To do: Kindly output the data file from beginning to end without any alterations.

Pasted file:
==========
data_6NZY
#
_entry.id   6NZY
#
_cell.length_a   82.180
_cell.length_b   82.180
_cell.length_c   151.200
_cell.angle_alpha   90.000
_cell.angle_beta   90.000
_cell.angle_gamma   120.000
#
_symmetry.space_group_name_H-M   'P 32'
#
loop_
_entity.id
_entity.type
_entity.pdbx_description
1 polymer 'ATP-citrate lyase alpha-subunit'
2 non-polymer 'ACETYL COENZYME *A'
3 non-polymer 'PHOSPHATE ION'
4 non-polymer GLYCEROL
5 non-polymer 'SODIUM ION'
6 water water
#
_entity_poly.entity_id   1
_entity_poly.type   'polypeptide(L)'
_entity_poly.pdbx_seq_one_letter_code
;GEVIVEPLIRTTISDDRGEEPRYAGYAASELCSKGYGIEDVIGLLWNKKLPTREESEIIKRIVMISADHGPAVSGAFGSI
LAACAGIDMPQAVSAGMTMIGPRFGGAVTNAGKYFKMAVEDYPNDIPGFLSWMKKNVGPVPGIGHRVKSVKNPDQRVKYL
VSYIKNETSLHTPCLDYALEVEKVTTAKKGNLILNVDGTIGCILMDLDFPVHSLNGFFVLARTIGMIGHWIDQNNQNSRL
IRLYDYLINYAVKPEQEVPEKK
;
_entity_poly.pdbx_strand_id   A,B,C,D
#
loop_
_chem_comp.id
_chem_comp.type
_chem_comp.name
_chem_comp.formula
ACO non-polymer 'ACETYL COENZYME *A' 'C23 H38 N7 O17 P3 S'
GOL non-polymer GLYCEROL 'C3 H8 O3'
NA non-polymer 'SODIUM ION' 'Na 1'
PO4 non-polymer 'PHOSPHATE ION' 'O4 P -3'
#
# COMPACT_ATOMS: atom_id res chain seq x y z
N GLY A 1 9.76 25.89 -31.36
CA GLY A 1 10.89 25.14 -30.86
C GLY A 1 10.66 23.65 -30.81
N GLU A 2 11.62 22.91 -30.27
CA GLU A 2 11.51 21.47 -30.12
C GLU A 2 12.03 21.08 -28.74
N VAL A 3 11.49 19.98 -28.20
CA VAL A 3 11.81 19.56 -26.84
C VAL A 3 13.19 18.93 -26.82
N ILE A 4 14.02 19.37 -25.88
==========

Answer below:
data_6NZY
#
_entry.id   6NZY
#
_cell.length_a   82.180
_cell.length_b   82.180
_cell.length_c   151.200
_cell.angle_alpha   90.000
_cell.angle_beta   90.000
_cell.angle_gamma   120.000
#
_symmetry.space_group_name_H-M   'P 32'
#
loop_
_entity.id
_entity.type
_entity.pdbx_description
1 polymer 'ATP-citrate lyase alpha-subunit'
2 non-polymer 'ACETYL COENZYME *A'
3 non-polymer 'PHOSPHATE ION'
4 non-polymer GLYCEROL
5 non-polymer 'SODIUM ION'
6 water water
#
_entity_poly.entity_id   1
_entity_poly.type   'polypeptide(L)'
_entity_poly.pdbx_seq_one_letter_code
;GEVIVEPLIRTTISDDRGEEPRYAGYAASELCSKGYGIEDVIGLLWNKKLPTREESEIIKRIVMISADHGPAVSGAFGSI
LAACAGIDMPQAVSAGMTMIGPRFGGAVTNAGKYFKMAVEDYPNDIPGFLSWMKKNVGPVPGIGHRVKSVKNPDQRVKYL
VSYIKNETSLHTPCLDYALEVEKVTTAKKGNLILNVDGTIGCILMDLDFPVHSLNGFFVLARTIGMIGHWIDQNNQNSRL
IRLYDYLINYAVKPEQEVPEKK
;
_entity_poly.pdbx_strand_id   A,B,C,D
#
loop_
_chem_comp.id
_chem_comp.type
_chem_comp.name
_chem_comp.formula
ACO non-polymer 'ACETYL COENZYME *A' 'C23 H38 N7 O17 P3 S'
GOL non-polymer GLYCEROL 'C3 H8 O3'
NA non-polymer 'SODIUM ION' 'Na 1'
PO4 non-polymer 'PHOSPHATE ION' 'O4 P -3'
#
# COMPACT_ATOMS: atom_id res chain seq x y z
N GLY A 1 9.76 25.89 -31.36
CA GLY A 1 10.89 25.14 -30.86
C GLY A 1 10.66 23.65 -30.81
N GLU A 2 11.62 22.91 -30.27
CA GLU A 2 11.51 21.47 -30.12
C GLU A 2 12.03 21.08 -28.74
N VAL A 3 11.49 19.98 -28.20
CA VAL A 3 11.81 19.56 -26.84
C VAL A 3 13.19 18.93 -26.82
N ILE A 4 14.02 19.37 -25.88